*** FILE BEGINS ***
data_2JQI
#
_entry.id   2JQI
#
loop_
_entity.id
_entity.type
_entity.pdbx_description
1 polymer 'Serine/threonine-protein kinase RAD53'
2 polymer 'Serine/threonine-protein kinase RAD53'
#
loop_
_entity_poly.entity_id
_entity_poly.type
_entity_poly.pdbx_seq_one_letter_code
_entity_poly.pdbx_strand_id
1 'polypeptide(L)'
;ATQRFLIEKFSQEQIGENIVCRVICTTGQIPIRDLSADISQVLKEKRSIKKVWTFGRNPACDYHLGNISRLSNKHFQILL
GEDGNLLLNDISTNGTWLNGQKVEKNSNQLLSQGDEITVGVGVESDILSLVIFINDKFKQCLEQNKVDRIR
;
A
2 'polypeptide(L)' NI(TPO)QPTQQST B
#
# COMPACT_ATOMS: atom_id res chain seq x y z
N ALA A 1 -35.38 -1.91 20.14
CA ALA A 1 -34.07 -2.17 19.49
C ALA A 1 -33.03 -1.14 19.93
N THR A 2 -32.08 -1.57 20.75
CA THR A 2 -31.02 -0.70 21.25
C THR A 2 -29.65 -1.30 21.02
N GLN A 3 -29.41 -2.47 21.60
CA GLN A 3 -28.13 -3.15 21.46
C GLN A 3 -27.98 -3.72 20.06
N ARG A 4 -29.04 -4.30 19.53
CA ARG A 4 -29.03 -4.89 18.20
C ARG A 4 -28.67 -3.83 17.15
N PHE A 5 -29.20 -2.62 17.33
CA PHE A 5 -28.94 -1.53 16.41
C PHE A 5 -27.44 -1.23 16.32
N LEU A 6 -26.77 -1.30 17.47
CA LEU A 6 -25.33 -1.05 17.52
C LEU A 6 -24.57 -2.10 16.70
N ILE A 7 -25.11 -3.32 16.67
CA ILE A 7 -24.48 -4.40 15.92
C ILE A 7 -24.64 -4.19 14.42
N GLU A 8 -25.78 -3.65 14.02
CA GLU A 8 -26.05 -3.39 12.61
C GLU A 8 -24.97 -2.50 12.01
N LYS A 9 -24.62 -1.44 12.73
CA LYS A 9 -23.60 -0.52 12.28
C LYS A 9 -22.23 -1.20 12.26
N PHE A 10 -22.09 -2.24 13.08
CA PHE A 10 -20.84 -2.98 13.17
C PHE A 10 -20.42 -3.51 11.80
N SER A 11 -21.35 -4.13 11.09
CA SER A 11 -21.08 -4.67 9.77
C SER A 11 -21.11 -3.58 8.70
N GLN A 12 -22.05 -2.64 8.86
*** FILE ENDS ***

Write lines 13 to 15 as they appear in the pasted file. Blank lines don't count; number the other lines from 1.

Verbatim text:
_entity_poly.entity_id
_entity_poly.type
_entity_poly.pdbx_seq_one_letter_code